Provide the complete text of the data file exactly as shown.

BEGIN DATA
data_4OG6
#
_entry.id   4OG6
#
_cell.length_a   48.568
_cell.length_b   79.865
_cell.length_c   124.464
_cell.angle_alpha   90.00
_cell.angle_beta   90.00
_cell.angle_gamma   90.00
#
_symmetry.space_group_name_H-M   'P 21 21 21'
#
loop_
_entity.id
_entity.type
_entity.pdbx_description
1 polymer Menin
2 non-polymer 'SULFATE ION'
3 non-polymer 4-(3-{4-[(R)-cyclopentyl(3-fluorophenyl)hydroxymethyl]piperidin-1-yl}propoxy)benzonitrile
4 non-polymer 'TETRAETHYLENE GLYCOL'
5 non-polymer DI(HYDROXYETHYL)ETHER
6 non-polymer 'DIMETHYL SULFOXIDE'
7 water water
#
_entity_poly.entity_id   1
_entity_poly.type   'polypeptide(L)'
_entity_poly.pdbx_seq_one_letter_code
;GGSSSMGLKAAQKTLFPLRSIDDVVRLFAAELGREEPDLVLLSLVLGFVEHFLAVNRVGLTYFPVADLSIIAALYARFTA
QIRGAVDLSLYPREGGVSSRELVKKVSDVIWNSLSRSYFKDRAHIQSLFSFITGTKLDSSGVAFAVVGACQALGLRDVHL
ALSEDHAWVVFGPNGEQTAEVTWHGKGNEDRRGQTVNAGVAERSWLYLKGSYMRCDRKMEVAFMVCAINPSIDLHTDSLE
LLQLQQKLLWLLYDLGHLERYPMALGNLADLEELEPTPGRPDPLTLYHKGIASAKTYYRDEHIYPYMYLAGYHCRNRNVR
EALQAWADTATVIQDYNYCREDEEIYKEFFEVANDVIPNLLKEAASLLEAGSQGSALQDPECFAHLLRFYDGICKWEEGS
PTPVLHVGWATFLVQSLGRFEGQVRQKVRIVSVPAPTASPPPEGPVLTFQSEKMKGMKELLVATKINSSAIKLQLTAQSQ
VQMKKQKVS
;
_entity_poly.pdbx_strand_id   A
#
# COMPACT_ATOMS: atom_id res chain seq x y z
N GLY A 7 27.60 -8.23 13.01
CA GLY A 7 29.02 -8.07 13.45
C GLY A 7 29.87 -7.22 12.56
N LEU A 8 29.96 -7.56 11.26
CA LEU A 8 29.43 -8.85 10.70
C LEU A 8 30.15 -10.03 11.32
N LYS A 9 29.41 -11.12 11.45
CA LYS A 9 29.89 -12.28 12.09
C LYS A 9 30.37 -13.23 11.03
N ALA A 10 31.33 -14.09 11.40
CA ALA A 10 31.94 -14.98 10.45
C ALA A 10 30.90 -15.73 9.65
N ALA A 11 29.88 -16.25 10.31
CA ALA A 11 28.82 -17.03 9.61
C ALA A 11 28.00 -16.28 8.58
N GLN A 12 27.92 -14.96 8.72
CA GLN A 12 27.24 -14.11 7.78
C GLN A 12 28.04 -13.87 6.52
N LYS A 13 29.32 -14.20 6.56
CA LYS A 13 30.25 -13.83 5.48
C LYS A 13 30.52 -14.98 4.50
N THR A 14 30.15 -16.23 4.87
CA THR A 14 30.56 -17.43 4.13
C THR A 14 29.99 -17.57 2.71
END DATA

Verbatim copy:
data_4OG6
#
_entry.id   4OG6
#
_cell.length_a   48.568
_cell.length_b   79.865
_cell.length_c   124.464
_cell.angle_alpha   90.00
_cell.angle_beta   90.00
_cell.angle_gamma   90.00
#
_symmetry.space_group_name_H-M   'P 21 21 21'
#
loop_
_entity.id
_entity.type
_entity.pdbx_description
1 polymer Menin
2 non-polymer 'SULFATE ION'
3 non-polymer 4-(3-{4-[(R)-cyclopentyl(3-fluorophenyl)hydroxymethyl]piperidin-1-yl}propoxy)benzonitrile
4 non-polymer 'TETRAETHYLENE GLYCOL'
5 non-polymer DI(HYDROXYETHYL)ETHER
6 non-polymer 'DIMETHYL SULFOXIDE'
7 water water
#
_entity_poly.entity_id   1
_entity_poly.type   'polypeptide(L)'
_entity_poly.pdbx_seq_one_letter_code
;GGSSSMGLKAAQKTLFPLRSIDDVVRLFAAELGREEPDLVLLSLVLGFVEHFLAVNRVGLTYFPVADLSIIAALYARFTA
QIRGAVDLSLYPREGGVSSRELVKKVSDVIWNSLSRSYFKDRAHIQSLFSFITGTKLDSSGVAFAVVGACQALGLRDVHL
ALSEDHAWVVFGPNGEQTAEVTWHGKGNEDRRGQTVNAGVAERSWLYLKGSYMRCDRKMEVAFMVCAINPSIDLHTDSLE
LLQLQQKLLWLLYDLGHLERYPMALGNLADLEELEPTPGRPDPLTLYHKGIASAKTYYRDEHIYPYMYLAGYHCRNRNVR
EALQAWADTATVIQDYNYCREDEEIYKEFFEVANDVIPNLLKEAASLLEAGSQGSALQDPECFAHLLRFYDGICKWEEGS
PTPVLHVGWATFLVQSLGRFEGQVRQKVRIVSVPAPTASPPPEGPVLTFQSEKMKGMKELLVATKINSSAIKLQLTAQSQ
VQMKKQKVS
;
_entity_poly.pdbx_strand_id   A
#
# COMPACT_ATOMS: atom_id res chain seq x y z
N GLY A 7 27.60 -8.23 13.01
CA GLY A 7 29.02 -8.07 13.45
C GLY A 7 29.87 -7.22 12.56
N LEU A 8 29.96 -7.56 11.26
CA LEU A 8 29.43 -8.85 10.70
C LEU A 8 30.15 -10.03 11.32
N LYS A 9 29.41 -11.12 11.45
CA LYS A 9 29.89 -12.28 12.09
C LYS A 9 30.37 -13.23 11.03
N ALA A 10 31.33 -14.09 11.40
CA ALA A 10 31.94 -14.98 10.45
C ALA A 10 30.90 -15.73 9.65
N ALA A 11 29.88 -16.25 10.31
CA ALA A 11 28.82 -17.03 9.61
C ALA A 11 28.00 -16.28 8.58
N GLN A 12 27.92 -14.96 8.72
CA GLN A 12 27.24 -14.11 7.78
C GLN A 12 28.04 -13.87 6.52
N LYS A 13 29.32 -14.20 6.56
CA LYS A 13 30.25 -13.83 5.48
C LYS A 13 30.52 -14.98 4.50
N THR A 14 30.15 -16.23 4.87
CA THR A 14 30.56 -17.43 4.13
C THR A 14 29.99 -17.57 2.71